The Sunflower by Simon Wiesenthal
This week I had the wonderful opportunity to read, report and relish about a true global hero who History has powerfully nicknamed “The Nazi Hunter”. THE SUNFLOWER by SIMON WIESENTHAL is a small autobiographical portion of a great man’s enormous life before he had global human rights organizations that bare his namesake. This book was introduced and gifted to me by newly dear friends Rabbi Abraham Cooper and Rabbi Marvin Heir, who actually established and run the Simon Wiesenthal Center Headquarters and the Museum of Tolerance in Los Angeles for the last 43 years. The book was brought to my attention during a conversation about my own personal atonement and “forgiveness” during one of my now infamous Cannon’s Class podcast. In the midst of a passionate rant and healthy discourse I was emphasizing to Rabbi Cooper that I wasn’t apologizing to people because I was instructed to do so, or because I wished to keep one or two of my many “jobs”, nor was I apologizing in fear of being “Cancelled” once more in my career. I personally was apologizing because I hurt people and was seeking genuine atonement. And in all Abrahamic faiths there are steps and levels to atoning. One of the major steps after acknowledging your wrongs, one must seek forgiveness from whom you hurt.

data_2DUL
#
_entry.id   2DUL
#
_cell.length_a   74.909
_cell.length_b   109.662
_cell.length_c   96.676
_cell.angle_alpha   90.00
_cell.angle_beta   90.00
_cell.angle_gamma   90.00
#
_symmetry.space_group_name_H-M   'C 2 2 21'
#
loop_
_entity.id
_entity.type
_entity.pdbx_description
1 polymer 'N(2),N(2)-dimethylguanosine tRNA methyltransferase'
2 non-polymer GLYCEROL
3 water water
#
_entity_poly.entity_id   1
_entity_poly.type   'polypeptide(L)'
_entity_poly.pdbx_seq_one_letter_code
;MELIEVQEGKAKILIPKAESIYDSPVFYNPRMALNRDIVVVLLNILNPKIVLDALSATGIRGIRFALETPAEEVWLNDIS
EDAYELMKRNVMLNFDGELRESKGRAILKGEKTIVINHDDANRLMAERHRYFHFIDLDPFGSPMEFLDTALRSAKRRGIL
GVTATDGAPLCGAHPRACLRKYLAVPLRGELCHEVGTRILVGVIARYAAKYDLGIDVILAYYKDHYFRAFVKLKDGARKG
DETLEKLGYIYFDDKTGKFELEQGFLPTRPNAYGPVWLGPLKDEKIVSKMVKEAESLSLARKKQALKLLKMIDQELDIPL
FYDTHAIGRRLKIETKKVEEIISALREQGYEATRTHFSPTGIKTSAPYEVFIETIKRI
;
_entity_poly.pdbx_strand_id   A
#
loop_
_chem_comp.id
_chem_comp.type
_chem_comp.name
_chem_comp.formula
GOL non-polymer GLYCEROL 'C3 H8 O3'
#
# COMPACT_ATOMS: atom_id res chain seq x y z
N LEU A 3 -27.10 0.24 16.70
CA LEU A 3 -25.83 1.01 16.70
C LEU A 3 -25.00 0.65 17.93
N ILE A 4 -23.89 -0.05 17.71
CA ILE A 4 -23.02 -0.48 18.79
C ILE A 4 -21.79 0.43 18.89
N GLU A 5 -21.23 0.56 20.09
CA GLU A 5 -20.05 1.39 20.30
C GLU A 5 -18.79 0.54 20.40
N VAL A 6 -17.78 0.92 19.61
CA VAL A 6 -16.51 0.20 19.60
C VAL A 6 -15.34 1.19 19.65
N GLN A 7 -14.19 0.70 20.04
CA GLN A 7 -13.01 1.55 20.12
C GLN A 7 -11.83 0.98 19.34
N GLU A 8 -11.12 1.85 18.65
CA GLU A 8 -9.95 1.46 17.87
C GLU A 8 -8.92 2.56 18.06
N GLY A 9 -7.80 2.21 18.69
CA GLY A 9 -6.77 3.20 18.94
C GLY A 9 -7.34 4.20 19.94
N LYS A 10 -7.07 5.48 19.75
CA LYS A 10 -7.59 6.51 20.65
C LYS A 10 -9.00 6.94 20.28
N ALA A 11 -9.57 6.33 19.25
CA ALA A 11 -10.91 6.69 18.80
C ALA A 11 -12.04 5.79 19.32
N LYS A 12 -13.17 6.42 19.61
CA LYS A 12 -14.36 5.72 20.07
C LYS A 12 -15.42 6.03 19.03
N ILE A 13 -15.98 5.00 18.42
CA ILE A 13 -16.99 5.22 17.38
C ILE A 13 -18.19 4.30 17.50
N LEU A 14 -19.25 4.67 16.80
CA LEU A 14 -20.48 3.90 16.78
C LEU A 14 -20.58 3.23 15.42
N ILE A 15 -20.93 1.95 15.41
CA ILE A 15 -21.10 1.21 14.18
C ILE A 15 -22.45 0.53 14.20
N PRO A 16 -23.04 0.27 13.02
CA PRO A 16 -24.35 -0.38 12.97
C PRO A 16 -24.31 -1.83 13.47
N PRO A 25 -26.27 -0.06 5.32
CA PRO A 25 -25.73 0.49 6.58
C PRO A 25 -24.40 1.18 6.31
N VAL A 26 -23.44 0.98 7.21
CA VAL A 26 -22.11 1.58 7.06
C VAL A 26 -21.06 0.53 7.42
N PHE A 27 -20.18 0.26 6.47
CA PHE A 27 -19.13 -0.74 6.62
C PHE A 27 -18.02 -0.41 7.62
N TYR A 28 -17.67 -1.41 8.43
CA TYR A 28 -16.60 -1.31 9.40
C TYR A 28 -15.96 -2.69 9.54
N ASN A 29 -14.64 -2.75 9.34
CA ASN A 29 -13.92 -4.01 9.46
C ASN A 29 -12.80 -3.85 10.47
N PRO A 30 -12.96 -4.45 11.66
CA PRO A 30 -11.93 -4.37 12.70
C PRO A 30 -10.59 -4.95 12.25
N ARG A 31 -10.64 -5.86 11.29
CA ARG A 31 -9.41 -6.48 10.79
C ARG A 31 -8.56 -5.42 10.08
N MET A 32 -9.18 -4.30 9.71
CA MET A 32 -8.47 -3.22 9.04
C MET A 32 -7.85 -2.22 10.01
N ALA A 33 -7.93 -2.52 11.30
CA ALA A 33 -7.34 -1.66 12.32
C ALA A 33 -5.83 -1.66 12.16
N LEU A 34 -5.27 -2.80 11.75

But is the entire Jewish Community obligated to forgive me for my offensive statements? Or what about my own community, who many believe I let them down for actually apologizing, should I seek their forgiveness as well? And what magnitude of forgiveness do I desire? And ultimately, who is the forgiveness truly for? Well in THE SUNFLOWER the main theme is “the Possibilities and Limits of Forgiveness” so it has quite a few answers, 53 answers to be exact. In a Symposium of responses from various Spiritual Leaders, Psychiatrists, Theologians, Politicians and prominent figures in cultural communities, all seeking to answer the question on the cover of this book… “You are a prisoner in a concentration camp. A dying Nazi soldier asks for your forgiveness. What would you do?”